How does the contrast between Jack's and Ralph's personalities reveal itself at the meeting in Lord of the Flies?

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amarang9 | College Teacher | (Level 2) Educator Emeritus

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In the first chapter, Ralph and Piggy find the conch and use it to summon the other boys. Ralph is already establishing himself as a leader and an efficient organizer. When Jack shows up, he acts superior and asserts his own leadership. Although Jack does act like he is the obvious choice for chief, the boys sense something about Ralph that make him seem like an able leader as well: 

But there was a stillness about Ralph as he sat that marked him out; there was his size and attractive appearance; and most obscurely, yet most powerfully, there was the conch. The being that had blown that, had sat waiting for them on the platform with the delicate thing balanced on his knees, was set apart.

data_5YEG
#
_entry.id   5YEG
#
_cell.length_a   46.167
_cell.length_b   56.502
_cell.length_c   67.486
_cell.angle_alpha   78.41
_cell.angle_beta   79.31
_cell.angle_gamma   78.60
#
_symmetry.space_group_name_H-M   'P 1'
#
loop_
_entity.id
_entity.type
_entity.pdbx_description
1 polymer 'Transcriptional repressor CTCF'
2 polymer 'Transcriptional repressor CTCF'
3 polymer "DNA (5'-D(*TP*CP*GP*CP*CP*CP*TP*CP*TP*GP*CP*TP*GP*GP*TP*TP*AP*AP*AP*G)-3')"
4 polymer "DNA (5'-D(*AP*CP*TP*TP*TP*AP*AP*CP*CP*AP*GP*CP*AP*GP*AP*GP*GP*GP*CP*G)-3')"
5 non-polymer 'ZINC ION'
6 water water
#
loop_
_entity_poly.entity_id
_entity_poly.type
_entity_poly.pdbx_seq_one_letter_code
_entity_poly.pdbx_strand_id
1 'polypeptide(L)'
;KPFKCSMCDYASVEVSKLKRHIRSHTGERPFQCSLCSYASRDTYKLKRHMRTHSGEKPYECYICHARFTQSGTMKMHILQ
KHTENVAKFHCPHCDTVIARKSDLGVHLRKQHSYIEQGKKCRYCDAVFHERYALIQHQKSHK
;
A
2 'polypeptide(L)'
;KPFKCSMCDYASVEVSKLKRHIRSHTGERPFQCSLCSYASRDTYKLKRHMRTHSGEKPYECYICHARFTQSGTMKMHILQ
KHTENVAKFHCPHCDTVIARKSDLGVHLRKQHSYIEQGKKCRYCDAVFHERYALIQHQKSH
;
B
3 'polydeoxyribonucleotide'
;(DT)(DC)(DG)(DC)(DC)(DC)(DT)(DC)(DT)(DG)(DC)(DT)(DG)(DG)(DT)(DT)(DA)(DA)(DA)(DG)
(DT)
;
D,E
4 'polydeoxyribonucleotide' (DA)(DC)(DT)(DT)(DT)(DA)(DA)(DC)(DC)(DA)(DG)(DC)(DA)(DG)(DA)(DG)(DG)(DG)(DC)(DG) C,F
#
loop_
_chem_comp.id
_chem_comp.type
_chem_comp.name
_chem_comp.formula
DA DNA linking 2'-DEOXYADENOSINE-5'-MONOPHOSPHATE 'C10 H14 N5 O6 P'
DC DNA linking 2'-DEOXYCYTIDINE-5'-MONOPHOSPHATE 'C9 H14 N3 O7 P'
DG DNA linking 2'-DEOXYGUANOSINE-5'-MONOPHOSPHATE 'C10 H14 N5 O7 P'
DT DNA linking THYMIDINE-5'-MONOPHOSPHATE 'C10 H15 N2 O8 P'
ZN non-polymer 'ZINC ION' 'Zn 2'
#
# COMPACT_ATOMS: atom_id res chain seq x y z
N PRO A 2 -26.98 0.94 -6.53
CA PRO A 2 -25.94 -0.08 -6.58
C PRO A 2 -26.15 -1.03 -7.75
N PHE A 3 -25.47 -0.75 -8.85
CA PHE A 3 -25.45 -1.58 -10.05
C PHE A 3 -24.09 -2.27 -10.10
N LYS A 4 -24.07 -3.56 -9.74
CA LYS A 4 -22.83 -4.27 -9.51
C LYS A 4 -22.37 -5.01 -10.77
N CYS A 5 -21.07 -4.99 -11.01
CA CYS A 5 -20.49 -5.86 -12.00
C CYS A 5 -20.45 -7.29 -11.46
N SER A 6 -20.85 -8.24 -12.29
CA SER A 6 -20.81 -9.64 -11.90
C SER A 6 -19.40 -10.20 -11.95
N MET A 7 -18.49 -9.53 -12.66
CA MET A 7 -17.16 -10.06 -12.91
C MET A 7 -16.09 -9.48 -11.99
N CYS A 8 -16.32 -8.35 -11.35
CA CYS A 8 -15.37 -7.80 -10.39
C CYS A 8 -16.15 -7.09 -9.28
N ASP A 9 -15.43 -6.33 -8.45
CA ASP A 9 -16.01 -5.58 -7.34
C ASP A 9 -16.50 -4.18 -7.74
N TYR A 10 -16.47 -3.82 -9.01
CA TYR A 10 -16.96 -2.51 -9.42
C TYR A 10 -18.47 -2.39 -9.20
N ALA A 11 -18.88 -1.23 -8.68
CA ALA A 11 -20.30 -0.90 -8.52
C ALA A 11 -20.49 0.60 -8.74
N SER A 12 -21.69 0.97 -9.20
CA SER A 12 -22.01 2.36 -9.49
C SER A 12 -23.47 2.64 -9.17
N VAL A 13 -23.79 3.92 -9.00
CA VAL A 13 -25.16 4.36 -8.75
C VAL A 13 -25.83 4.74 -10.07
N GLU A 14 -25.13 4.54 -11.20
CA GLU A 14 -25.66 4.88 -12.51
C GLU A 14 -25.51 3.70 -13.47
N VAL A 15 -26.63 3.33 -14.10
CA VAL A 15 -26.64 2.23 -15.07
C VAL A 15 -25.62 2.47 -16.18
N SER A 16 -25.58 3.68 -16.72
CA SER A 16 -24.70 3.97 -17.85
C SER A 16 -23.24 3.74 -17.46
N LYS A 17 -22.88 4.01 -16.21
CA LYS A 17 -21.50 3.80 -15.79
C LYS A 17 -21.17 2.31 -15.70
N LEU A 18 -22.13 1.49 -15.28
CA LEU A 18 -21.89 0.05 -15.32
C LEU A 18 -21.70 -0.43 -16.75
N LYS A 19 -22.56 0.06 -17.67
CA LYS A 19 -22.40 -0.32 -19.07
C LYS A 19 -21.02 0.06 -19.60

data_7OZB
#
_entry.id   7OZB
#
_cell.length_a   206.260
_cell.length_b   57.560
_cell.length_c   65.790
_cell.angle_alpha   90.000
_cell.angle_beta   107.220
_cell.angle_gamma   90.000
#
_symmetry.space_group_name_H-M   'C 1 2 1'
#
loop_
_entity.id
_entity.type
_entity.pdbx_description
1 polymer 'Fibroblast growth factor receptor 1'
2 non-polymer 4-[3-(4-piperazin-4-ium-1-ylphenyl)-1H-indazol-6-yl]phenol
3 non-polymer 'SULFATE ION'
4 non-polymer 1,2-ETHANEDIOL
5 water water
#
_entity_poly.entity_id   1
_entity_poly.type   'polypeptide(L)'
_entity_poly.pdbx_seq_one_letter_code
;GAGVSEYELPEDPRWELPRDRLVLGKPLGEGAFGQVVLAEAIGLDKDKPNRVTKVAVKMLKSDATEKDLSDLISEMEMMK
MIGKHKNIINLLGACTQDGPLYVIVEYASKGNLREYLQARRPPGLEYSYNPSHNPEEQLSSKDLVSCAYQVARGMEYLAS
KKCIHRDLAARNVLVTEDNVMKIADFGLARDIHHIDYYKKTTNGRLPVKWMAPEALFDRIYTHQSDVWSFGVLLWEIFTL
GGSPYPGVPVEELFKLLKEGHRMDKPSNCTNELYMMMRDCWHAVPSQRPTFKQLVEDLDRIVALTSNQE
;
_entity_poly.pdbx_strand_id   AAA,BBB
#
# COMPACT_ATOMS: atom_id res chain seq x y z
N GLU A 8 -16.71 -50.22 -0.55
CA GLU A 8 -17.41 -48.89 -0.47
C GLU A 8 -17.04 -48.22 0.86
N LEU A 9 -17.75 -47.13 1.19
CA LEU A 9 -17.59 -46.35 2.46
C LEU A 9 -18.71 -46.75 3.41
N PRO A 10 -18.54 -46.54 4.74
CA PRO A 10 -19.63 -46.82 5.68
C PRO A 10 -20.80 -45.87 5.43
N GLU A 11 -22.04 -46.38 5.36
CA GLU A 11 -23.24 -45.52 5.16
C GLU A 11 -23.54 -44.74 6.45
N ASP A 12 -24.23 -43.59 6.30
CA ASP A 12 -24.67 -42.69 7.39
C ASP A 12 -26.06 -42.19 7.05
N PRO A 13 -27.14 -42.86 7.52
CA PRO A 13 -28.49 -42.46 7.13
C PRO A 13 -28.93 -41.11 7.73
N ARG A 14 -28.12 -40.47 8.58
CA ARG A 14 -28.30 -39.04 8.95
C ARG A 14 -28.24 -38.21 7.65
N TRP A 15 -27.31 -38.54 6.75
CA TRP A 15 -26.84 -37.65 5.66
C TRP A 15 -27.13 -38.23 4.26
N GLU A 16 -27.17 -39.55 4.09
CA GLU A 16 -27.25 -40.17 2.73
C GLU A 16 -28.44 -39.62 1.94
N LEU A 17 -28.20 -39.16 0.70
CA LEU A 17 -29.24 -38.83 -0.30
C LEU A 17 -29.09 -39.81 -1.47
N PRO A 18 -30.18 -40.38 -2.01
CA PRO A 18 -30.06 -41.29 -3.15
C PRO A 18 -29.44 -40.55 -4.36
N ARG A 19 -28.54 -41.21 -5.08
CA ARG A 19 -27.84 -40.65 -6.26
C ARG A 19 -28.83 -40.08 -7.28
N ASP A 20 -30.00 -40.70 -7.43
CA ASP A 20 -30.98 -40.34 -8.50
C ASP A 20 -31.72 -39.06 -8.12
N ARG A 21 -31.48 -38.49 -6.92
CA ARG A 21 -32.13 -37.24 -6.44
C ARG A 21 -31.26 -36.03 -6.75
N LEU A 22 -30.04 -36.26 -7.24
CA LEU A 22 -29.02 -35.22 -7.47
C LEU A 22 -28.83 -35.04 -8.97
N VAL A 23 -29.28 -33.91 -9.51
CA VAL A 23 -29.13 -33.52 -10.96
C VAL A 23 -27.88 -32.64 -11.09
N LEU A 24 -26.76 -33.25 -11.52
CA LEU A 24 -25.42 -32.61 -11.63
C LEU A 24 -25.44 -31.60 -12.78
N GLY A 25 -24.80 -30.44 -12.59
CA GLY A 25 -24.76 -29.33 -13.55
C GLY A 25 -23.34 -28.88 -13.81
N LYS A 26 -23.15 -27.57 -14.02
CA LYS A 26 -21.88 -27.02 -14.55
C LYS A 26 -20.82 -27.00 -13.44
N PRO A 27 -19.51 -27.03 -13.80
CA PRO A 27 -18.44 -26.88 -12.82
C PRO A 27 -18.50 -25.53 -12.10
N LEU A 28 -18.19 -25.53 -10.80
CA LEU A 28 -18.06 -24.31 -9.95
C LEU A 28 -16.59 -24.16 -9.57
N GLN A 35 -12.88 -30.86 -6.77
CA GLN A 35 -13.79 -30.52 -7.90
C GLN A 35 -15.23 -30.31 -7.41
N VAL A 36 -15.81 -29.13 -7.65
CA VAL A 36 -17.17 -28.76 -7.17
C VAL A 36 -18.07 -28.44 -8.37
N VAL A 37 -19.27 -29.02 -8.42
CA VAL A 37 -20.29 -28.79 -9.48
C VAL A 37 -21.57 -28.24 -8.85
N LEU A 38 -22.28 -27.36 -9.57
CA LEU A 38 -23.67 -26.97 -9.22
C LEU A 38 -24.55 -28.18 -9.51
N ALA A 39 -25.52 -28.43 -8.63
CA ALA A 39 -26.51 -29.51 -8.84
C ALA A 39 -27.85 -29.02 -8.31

The conch established Ralph as the organizer and therefore the leader. When they elect Ralph as chief, Ralph tries to placate Jack by offering him the choir. Ralph has made this first gesture to avoid a power struggle between he and Jack. Although he appreciates this, Jack is not as thoughtful as Ralph and the power struggle will inevitably emerge. 

In Chapter 2, when Ralph calls another assembly with the conch, he says that everyone can speak but he must be holding the conch. Jack is interested in having rules but he is more excited about what they might do if someone breaks the rules. Jack is clearly establishing himself as someone who wants to be leader because of the power. Ralph wants to lead to get things accomplished. In addition to addressing their daily needs, Ralph assures them that they will be rescued and he gains their respect. 

The assembly was lifted toward safety by his words. They liked and now respected him. Spontaneously they began to clap and presently the platform was loud with applause. Ralph flushed, looking sideways at Piggy's open admiration, and then the other way at Jack who was smirking and showing that he too knew how to clap. 

 

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